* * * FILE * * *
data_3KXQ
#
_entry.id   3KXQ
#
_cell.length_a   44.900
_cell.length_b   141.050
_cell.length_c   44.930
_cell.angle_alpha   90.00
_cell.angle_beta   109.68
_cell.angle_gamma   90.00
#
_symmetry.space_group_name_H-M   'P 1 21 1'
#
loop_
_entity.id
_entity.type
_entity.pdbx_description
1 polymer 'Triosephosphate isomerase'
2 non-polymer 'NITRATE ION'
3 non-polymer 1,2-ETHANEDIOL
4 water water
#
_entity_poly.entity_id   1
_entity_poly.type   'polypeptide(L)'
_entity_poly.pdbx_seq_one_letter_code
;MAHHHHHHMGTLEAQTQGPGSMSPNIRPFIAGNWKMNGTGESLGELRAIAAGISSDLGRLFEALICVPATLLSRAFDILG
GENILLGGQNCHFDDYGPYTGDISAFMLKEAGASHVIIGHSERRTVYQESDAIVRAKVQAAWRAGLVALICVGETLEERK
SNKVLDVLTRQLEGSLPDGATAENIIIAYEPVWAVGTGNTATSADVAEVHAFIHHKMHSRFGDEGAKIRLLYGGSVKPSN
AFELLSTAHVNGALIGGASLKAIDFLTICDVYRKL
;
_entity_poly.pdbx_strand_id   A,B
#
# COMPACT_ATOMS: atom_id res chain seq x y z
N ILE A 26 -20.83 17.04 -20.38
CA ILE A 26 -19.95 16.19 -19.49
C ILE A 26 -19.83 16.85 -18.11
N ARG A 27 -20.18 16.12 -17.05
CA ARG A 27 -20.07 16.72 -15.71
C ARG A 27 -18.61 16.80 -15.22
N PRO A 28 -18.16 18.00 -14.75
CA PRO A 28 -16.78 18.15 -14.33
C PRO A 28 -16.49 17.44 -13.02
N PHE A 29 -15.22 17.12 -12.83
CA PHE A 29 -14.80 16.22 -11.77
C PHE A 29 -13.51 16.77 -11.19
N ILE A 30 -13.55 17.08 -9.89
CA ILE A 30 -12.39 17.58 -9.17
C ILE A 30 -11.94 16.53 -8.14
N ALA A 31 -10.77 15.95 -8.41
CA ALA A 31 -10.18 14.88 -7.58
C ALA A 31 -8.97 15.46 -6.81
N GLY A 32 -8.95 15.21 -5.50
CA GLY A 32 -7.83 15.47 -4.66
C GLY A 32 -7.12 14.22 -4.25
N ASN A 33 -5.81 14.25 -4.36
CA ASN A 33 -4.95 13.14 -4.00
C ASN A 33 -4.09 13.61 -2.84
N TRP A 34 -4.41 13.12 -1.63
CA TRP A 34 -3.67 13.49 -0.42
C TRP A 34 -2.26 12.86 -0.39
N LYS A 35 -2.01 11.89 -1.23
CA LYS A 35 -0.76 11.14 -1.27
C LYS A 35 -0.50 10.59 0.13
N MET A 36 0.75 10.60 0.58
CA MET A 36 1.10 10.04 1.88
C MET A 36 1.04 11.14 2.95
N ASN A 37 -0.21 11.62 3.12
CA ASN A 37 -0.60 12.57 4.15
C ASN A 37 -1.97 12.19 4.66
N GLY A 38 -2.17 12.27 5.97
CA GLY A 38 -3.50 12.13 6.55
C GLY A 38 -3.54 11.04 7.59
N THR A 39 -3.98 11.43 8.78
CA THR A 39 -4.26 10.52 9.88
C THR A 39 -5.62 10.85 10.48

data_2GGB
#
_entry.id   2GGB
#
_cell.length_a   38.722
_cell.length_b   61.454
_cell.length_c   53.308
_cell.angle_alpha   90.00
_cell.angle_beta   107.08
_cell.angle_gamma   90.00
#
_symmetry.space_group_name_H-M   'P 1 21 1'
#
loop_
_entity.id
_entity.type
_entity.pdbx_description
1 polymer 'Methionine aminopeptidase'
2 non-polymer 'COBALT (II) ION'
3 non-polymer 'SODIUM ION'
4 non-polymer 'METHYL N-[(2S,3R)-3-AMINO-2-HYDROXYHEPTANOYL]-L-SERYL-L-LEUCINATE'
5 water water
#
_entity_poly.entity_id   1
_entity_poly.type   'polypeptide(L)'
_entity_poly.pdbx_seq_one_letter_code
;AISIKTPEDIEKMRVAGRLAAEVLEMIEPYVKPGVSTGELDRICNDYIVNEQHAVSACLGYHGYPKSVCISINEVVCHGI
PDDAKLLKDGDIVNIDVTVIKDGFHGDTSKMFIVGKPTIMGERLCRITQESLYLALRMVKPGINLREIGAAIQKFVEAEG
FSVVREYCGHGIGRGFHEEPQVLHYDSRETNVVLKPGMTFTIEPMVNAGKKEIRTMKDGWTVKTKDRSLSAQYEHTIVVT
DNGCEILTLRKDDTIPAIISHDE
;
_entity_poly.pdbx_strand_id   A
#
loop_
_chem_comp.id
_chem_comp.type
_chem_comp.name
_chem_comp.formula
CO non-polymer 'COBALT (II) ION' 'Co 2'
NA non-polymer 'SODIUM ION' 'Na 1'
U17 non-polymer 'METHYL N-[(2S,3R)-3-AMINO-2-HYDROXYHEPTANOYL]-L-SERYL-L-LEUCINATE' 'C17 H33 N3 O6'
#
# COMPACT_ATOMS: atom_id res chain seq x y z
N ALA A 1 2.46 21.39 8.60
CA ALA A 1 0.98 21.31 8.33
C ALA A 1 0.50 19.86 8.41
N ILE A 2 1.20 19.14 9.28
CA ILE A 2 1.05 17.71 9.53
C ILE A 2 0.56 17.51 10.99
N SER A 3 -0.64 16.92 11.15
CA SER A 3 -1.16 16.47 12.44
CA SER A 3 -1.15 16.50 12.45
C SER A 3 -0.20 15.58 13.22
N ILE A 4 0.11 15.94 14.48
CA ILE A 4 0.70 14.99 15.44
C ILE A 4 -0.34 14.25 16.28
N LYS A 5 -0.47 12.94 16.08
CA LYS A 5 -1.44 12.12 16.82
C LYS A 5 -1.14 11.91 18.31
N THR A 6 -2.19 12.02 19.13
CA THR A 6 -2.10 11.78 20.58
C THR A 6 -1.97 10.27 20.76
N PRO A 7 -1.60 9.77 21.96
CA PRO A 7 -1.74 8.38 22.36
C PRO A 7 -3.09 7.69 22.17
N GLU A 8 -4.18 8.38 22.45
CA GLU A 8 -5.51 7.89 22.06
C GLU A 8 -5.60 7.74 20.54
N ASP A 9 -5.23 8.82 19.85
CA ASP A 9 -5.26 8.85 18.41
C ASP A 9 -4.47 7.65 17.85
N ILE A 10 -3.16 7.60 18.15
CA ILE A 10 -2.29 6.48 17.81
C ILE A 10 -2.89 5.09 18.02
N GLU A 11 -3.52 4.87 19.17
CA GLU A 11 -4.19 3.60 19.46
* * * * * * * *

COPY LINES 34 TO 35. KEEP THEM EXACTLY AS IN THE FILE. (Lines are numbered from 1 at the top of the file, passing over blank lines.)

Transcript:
N ILE A 26 -20.83 17.04 -20.38
CA ILE A 26 -19.95 16.19 -19.49